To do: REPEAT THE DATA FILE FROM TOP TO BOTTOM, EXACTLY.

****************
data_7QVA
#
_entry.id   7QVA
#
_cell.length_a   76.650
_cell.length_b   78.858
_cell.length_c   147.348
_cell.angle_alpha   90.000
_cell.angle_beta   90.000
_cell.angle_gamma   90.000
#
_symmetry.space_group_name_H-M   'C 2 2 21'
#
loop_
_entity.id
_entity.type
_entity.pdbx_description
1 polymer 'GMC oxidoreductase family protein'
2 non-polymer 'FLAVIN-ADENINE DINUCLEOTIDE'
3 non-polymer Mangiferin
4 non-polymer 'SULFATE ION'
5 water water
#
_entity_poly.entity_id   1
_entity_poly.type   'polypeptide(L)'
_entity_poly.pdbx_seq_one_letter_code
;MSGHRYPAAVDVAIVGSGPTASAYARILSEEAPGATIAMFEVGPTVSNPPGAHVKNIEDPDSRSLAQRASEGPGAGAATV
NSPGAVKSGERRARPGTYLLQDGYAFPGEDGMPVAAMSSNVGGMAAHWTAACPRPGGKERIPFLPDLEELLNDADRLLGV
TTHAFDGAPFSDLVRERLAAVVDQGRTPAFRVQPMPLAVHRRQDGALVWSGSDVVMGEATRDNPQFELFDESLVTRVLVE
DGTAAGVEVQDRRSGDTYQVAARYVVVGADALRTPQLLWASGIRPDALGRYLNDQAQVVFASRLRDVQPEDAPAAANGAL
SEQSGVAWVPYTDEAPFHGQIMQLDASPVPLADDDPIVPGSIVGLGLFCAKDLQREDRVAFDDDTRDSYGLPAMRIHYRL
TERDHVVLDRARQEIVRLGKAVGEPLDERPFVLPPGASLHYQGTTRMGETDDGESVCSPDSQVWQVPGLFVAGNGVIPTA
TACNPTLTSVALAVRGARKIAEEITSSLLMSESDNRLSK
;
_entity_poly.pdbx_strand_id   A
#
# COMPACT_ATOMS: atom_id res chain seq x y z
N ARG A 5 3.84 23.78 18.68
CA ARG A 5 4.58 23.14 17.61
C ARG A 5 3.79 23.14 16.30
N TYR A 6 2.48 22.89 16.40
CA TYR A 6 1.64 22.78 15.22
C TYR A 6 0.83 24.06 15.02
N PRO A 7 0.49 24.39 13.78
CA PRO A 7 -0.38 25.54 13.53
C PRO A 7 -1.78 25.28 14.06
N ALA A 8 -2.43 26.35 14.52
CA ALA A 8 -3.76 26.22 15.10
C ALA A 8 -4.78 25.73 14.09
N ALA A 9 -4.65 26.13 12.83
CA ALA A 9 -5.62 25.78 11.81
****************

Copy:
data_7QVA
#
_entry.id   7QVA
#
_cell.length_a   76.650
_cell.length_b   78.858
_cell.length_c   147.348
_cell.angle_alpha   90.000
_cell.angle_beta   90.000
_cell.angle_gamma   90.000
#
_symmetry.space_group_name_H-M   'C 2 2 21'
#
loop_
_entity.id
_entity.type
_entity.pdbx_description
1 polymer 'GMC oxidoreductase family protein'
2 non-polymer 'FLAVIN-ADENINE DINUCLEOTIDE'
3 non-polymer Mangiferin
4 non-polymer 'SULFATE ION'
5 water water
#
_entity_poly.entity_id   1
_entity_poly.type   'polypeptide(L)'
_entity_poly.pdbx_seq_one_letter_code
;MSGHRYPAAVDVAIVGSGPTASAYARILSEEAPGATIAMFEVGPTVSNPPGAHVKNIEDPDSRSLAQRASEGPGAGAATV
NSPGAVKSGERRARPGTYLLQDGYAFPGEDGMPVAAMSSNVGGMAAHWTAACPRPGGKERIPFLPDLEELLNDADRLLGV
TTHAFDGAPFSDLVRERLAAVVDQGRTPAFRVQPMPLAVHRRQDGALVWSGSDVVMGEATRDNPQFELFDESLVTRVLVE
DGTAAGVEVQDRRSGDTYQVAARYVVVGADALRTPQLLWASGIRPDALGRYLNDQAQVVFASRLRDVQPEDAPAAANGAL
SEQSGVAWVPYTDEAPFHGQIMQLDASPVPLADDDPIVPGSIVGLGLFCAKDLQREDRVAFDDDTRDSYGLPAMRIHYRL
TERDHVVLDRARQEIVRLGKAVGEPLDERPFVLPPGASLHYQGTTRMGETDDGESVCSPDSQVWQVPGLFVAGNGVIPTA
TACNPTLTSVALAVRGARKIAEEITSSLLMSESDNRLSK
;
_entity_poly.pdbx_strand_id   A
#
# COMPACT_ATOMS: atom_id res chain seq x y z
N ARG A 5 3.84 23.78 18.68
CA ARG A 5 4.58 23.14 17.61
C ARG A 5 3.79 23.14 16.30
N TYR A 6 2.48 22.89 16.40
CA TYR A 6 1.64 22.78 15.22
C TYR A 6 0.83 24.06 15.02
N PRO A 7 0.49 24.39 13.78
CA PRO A 7 -0.38 25.54 13.53
C PRO A 7 -1.78 25.28 14.06
N ALA A 8 -2.43 26.35 14.52
CA ALA A 8 -3.76 26.22 15.10
C ALA A 8 -4.78 25.73 14.09
N ALA A 9 -4.65 26.13 12.83
CA ALA A 9 -5.62 25.78 11.81